Cyclophilin  is the major high-affinity binding protein in vertebrates
for the immunosuppressive drug cyclosporin A (CSA). It exhibits a peptidyl-prolyl cis-trans isomerase activity (EC 18.104.22.168) (PPIase or rotamase). PPIase
is an enzyme that accelerates protein folding by catalyzing the cis-trans
isomerization of proline imidic peptide bonds in oligopeptides . It is
probable that CSA mediates some of its effects via an inhibitory action on
PPIase. Cyclophilin is a cytosolic protein which belongs to a family [3,4,5]
that also includes the following isozymes:
Cyclophilin B (or S-cyclophilin), a PPIase which is retained in an
endoplasmic reticulum compartment.
Cyclophilin C, a cytoplasmic PPiase.
Mitochondrial matrix cyclophilin (cyp3).
A PPIase which seems specific for the folding of rhodopsin and is an
integral membrane protein anchored by a C-terminal transmembrane region.
This protein was first characterized in Drosophila (gene ninaA).
Bacterial periplasmic PPiase (gene ppiA).
Bacterial cytosolic PPiase (gene ppiB).
Natural-killer cell cyclophilin-related protein. This large protein (about
160 Kd) is a component of a putative tumor-recognition complex involved in
the function of NK cells. It contains a cyclophilin-type PPiase domain.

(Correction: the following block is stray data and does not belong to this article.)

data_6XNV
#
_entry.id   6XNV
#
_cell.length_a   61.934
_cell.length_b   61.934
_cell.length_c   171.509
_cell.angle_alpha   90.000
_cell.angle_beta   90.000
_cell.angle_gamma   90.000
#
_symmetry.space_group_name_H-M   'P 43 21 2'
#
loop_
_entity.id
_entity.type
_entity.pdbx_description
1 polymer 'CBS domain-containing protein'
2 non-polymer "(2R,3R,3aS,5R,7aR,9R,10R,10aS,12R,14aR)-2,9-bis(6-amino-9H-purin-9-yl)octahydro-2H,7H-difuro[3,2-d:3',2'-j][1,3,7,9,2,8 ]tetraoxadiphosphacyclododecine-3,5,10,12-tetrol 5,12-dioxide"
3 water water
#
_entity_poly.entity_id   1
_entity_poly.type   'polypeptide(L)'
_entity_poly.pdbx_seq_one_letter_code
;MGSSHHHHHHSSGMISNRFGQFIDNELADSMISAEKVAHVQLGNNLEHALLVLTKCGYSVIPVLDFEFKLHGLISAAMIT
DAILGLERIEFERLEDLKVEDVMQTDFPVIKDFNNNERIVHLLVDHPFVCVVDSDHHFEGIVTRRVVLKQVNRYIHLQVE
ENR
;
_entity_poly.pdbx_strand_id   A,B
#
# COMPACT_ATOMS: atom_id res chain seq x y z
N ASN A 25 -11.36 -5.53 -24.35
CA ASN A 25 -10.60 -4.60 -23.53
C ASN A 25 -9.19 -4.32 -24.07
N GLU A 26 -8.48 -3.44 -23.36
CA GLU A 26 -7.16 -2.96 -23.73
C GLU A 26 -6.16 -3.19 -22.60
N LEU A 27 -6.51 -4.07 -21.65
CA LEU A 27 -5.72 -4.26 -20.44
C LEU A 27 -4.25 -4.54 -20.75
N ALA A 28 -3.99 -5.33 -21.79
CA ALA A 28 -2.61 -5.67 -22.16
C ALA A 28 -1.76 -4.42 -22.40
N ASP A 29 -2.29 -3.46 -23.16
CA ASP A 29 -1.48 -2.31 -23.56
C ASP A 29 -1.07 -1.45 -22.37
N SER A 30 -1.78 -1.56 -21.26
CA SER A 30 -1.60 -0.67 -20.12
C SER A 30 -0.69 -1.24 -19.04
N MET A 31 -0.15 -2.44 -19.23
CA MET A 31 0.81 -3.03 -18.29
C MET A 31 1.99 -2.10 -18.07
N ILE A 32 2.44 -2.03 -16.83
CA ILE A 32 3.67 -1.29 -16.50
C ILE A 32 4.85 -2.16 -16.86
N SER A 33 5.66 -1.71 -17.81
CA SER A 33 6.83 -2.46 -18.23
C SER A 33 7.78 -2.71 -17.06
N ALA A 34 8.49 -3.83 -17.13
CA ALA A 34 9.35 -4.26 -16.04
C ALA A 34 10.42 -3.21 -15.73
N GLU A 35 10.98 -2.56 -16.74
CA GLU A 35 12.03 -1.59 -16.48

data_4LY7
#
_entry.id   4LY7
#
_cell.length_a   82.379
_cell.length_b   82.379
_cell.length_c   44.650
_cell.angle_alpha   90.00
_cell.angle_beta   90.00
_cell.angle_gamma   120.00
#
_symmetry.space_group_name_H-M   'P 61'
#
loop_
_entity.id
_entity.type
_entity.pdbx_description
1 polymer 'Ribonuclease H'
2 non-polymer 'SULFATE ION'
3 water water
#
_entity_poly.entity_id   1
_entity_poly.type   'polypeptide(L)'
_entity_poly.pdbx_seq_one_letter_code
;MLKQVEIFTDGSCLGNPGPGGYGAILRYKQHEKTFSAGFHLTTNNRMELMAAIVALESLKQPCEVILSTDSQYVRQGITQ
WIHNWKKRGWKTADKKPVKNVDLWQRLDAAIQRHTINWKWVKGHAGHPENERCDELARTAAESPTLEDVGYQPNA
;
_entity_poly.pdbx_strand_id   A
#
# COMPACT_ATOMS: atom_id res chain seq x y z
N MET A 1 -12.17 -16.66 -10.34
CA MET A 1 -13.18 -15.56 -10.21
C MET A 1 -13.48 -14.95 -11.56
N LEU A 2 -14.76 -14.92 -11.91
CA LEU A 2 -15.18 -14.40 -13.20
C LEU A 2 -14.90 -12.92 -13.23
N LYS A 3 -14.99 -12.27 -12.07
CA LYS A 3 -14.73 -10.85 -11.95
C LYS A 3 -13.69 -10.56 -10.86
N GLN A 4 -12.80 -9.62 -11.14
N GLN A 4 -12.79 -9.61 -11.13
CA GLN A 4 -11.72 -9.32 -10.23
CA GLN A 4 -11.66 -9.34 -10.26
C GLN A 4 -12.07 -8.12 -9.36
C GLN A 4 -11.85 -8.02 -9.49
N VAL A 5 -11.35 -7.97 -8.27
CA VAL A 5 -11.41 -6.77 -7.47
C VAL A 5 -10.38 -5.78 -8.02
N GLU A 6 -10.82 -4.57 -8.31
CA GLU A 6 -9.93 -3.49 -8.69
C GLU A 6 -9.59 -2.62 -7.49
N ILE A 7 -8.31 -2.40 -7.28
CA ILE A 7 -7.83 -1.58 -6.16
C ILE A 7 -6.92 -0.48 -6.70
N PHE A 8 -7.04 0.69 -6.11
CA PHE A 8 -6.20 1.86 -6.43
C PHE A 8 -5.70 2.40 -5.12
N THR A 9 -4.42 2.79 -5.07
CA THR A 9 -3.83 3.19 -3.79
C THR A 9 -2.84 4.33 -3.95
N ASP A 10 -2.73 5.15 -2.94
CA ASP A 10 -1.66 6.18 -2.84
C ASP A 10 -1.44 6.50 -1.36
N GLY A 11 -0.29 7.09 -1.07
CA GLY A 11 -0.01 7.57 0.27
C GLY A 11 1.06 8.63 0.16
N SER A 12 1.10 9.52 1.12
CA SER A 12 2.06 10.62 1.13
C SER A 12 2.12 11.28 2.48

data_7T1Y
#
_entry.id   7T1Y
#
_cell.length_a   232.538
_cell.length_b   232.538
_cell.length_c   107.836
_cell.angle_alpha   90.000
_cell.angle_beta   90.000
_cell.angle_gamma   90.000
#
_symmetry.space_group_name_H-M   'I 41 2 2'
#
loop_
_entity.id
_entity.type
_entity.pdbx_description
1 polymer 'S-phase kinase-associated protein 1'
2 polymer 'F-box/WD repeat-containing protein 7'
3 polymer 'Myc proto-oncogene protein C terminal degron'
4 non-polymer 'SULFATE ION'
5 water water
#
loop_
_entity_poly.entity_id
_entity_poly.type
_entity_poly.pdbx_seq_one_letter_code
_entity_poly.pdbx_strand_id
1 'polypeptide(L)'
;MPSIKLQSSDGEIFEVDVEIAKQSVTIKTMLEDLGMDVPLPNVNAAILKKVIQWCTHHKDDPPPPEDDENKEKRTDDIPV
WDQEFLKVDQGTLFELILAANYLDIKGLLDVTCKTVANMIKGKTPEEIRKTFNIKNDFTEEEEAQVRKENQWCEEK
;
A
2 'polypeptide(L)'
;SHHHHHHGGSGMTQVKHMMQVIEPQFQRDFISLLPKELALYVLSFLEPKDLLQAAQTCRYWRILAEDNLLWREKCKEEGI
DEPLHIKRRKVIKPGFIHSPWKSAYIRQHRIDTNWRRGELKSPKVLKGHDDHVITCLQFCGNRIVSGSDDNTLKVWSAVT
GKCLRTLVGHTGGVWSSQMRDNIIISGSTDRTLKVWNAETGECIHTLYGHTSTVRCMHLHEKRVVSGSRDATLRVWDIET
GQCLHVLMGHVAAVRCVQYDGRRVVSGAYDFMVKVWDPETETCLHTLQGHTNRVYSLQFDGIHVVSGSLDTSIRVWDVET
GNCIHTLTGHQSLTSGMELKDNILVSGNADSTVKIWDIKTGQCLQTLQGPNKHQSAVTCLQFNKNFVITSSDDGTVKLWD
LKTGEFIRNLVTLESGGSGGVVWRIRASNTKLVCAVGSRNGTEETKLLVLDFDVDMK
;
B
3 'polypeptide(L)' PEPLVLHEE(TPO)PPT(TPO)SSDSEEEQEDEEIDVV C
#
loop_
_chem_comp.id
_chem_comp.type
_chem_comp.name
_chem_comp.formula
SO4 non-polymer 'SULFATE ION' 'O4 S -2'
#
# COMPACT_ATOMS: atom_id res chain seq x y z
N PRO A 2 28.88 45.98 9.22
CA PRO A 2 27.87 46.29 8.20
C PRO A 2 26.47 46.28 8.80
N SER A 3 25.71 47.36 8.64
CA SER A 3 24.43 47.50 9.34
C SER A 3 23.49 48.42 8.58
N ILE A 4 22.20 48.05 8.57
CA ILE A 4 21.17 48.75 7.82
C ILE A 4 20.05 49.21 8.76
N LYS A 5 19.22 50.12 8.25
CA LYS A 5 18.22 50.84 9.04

Mammalian nucleoporin Nup358 , a nuclear pore complex protein of 358 Kd
that contains a C-terminal cyclophilin-type PPiase domain.
Yeast hypothetical protein YJR032w.
Fission yeast hypothetical protein SpAC21E11.05c.
Caenorhabditis elegans hypothetical protein T27D1.1.
The sequences of the different forms of cyclophilin-type PPIases are well
conserved. As a signature pattern, we selected a conserved region in the
central part of these enzymes.
FKBP's, a family of proteins that bind the immunosuppressive drug
FK506, are also PPIases, but their sequence is not at all related to that of
cyclophilin (see <PDOC00426>).
December 2004 / Pattern and text revised.
PROSITE methods (with tools and information) covered by this documentation:
Stamnes M.A., Rutherford S.L., Zuker C.S.
Cyclophilins: a new family of proteins involved in intracellular folding.
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